Introduced in 2006, QIP was aimed at reducing India’s over-reliance of foreign capital.
A revival in the stock market’s fortunes in 2012-13 did little to persuade jittery companies to come out with public and rights issues during the financial year.
But, Qualified Institutional Placement (QIP) activities witnessed a modest revival and emerged as the favoured route for fund-raising for the first time ever.
Around Rs 15,000 crore were raised through 43 QIP deals in the first 11 months of 2012-13, seven times higher than the mop-up in the whole of 2011-12, according to SEBI data.
Of this, four deals accounted for over half of the cumulative deal value.
These include the largest-ever QIP by Axis Bank which raised Rs 4,726 crore. The other major QIPs were executed by IndusInd Bank (Rs 2,000 crore), Dewan Housing Finance (Rs 304 crore) and Godrej Properties (Rs 470.8 crore).
Consequently, shares held by Foreign Institutional Investors (FII) in some of these firms, have witnessed an increase. From 32.9 per cent in end-March 2012, FIIs’ holdings in Axis Bank shot up to 39.6 per cent in February 2013, when the issue took place.
Similarly FIIs’ holding in IndusInd Bank rose from 35 per cent to 39.1 per cent between March and December last year. The issue was conducted in November 2012.
QIP issuances have been on the decline since 2010-11 amid difficult economic conditions at home.
From a record Rs 4,322.8 crore via 64 issues in 2009-10, the quantum of QIP fund-raising fell to just Rs 2,162.3 crore in 2011-12.
While it was easy to raise funds from institutional investors, retail investors moving away from primary and secondary market resulted in sharp decline in funds raised through public and rights issue.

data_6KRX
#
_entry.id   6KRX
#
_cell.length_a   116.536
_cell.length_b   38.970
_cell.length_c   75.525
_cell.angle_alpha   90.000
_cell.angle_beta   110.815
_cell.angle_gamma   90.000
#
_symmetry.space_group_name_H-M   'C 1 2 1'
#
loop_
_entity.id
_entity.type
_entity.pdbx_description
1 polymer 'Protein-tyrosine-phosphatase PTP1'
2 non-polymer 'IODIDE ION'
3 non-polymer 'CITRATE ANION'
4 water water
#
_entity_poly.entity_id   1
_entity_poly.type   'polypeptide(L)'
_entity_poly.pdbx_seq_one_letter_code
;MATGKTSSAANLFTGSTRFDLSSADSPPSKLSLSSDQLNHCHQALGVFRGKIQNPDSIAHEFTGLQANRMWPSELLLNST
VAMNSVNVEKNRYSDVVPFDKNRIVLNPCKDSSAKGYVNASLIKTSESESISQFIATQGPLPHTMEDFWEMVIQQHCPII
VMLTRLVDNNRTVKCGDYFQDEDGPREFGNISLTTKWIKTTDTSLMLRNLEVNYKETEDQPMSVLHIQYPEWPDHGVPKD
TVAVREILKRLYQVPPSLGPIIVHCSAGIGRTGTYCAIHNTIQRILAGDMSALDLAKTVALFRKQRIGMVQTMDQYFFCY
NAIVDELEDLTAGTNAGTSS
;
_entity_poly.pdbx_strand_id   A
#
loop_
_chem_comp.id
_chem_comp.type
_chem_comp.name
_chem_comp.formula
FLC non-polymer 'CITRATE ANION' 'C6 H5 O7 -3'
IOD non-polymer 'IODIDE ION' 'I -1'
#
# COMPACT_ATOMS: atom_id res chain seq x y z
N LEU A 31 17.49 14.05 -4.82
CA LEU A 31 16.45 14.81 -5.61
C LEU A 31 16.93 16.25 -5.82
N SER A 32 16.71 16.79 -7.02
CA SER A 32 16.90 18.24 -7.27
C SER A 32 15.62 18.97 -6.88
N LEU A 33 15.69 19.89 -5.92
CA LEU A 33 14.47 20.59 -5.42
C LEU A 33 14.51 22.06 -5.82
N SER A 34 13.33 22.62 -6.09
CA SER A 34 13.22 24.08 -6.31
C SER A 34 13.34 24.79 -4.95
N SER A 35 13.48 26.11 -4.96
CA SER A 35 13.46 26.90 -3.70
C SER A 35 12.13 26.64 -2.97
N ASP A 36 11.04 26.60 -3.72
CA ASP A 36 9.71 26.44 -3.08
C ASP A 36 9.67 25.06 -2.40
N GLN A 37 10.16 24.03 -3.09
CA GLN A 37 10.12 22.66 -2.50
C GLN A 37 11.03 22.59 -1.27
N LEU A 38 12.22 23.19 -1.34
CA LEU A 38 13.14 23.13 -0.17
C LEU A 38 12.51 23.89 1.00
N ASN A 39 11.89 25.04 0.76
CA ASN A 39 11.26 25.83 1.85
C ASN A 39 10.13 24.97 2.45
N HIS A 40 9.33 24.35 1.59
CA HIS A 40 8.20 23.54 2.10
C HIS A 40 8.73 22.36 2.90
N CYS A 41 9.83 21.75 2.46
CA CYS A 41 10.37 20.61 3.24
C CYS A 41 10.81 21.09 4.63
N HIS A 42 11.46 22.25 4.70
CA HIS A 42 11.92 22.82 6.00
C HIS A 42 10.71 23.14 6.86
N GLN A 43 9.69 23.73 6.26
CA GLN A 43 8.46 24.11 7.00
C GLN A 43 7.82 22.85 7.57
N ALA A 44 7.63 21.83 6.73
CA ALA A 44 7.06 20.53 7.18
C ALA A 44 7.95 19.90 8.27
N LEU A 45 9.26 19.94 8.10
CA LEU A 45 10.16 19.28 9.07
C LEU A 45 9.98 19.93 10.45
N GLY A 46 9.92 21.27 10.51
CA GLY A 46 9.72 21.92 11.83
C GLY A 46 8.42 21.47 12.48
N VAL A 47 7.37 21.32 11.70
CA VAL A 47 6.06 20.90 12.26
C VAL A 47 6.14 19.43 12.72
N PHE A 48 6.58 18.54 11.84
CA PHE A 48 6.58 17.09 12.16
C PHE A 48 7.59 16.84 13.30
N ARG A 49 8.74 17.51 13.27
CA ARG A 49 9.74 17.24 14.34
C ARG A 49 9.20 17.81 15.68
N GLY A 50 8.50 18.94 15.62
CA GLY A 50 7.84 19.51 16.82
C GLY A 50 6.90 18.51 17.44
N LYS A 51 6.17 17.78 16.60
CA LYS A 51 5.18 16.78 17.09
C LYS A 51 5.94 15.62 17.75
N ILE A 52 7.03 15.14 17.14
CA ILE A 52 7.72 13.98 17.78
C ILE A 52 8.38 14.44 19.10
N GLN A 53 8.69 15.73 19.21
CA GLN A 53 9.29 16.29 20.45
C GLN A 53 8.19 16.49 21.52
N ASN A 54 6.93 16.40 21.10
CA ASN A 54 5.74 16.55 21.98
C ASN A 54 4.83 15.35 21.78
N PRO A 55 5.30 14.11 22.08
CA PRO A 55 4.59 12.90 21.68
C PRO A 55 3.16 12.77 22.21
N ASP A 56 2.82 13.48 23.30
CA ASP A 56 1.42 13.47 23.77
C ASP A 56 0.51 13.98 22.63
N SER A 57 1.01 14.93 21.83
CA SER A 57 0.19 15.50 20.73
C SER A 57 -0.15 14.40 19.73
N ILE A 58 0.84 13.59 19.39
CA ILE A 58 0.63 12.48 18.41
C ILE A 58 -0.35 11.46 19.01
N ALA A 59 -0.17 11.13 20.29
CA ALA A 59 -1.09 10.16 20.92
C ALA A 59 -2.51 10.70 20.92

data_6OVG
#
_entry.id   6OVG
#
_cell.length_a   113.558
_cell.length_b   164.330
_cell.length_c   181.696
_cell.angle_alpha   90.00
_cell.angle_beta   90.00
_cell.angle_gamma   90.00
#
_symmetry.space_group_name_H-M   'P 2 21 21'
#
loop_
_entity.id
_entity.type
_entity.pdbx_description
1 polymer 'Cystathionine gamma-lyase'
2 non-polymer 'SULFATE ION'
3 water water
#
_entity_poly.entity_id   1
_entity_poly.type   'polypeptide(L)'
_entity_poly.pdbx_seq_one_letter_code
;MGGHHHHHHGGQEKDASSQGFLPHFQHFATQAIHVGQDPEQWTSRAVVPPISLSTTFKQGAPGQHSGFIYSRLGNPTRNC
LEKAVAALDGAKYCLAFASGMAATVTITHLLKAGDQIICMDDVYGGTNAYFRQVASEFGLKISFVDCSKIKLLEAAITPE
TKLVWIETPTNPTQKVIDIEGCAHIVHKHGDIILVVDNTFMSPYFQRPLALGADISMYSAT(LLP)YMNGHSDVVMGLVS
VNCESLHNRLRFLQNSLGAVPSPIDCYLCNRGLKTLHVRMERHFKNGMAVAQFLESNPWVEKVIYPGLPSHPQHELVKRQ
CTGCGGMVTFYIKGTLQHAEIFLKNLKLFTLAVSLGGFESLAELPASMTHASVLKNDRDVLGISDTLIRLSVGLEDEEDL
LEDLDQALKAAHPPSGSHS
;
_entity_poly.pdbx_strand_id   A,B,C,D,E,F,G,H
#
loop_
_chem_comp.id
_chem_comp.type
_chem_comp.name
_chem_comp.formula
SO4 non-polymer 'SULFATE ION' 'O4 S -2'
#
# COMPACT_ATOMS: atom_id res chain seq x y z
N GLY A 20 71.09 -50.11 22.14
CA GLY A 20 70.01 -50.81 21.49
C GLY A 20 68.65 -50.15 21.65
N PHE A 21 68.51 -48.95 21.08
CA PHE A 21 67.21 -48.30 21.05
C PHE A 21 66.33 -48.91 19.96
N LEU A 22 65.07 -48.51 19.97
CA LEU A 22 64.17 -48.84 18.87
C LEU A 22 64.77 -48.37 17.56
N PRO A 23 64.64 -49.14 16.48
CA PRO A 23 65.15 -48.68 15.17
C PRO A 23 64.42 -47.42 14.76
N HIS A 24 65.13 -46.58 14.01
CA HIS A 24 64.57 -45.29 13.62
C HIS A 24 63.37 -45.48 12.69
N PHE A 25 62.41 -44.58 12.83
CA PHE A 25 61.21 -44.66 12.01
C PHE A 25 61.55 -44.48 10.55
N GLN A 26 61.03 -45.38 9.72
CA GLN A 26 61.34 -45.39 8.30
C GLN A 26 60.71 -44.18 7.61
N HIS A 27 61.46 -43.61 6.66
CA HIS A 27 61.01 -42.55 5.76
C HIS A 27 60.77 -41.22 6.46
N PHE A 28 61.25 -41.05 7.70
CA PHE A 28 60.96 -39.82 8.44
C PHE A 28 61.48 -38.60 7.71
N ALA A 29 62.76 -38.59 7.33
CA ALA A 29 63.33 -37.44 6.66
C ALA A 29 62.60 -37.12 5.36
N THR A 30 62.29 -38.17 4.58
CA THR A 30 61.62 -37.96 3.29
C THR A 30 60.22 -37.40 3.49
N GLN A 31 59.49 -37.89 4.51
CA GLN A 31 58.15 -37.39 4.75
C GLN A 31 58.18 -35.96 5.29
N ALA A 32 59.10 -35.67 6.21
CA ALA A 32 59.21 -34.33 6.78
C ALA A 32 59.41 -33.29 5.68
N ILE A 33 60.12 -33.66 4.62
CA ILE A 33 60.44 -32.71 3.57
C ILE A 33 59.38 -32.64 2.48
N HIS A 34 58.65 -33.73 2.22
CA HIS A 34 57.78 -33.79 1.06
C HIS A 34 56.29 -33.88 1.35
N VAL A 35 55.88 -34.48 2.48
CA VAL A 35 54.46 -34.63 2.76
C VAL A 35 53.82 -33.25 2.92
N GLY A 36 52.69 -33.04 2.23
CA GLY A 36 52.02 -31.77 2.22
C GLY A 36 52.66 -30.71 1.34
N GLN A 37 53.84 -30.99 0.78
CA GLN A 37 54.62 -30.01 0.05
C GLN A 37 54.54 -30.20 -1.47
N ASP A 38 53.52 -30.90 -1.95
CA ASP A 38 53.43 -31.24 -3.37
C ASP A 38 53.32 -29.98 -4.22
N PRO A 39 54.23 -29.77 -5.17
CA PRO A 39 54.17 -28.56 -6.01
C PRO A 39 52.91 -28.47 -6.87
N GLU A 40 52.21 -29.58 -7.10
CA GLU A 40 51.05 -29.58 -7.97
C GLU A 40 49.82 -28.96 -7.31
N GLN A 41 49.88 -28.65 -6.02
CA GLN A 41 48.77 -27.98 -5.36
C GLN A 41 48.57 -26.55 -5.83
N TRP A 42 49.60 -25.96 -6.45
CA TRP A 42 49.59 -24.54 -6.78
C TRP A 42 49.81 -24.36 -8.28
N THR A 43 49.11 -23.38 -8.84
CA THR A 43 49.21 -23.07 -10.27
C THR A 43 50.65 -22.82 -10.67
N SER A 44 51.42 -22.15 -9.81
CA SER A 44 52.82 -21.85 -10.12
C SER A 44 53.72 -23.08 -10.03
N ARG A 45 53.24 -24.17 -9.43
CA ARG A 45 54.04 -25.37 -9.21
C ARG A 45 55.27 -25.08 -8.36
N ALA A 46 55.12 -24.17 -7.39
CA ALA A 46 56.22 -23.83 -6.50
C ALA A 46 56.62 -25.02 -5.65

These issues declined 50 per cent this fiscal year at Rs 22,220 crore.
Introduced in 2006, QIP was aimed at reducing India’s over-reliance of foreign capital. It reduced the complexity associated with raising domestic capital from a select group of Qualified Institutional Buyers (QIB), which was a pool of institutional investors such as banks that were deemed to possess the capital and ability to make rational investment decisions.
Most active sectors
A sector-wise analysis of fund-raising activities in April 2012-February 2013 reveals that the banking and telecommunications sectors were the most active during the 11-month period.
While banking accounted for 23 per cent of the total funds raised from public and rights issues and QIP, telecom companies’ share of the total mop-up was 22.7 per cent.
But, fund-raising activities were more muted in sectors like engineering, chemicals, cement and construction, entertainment, plastics, food processing and information technology in 2012-13; each raised less than Rs 1,000 crore during the year.
Other unspecified sectors took in 43.1 per cent of the funds raised, as per SEBI.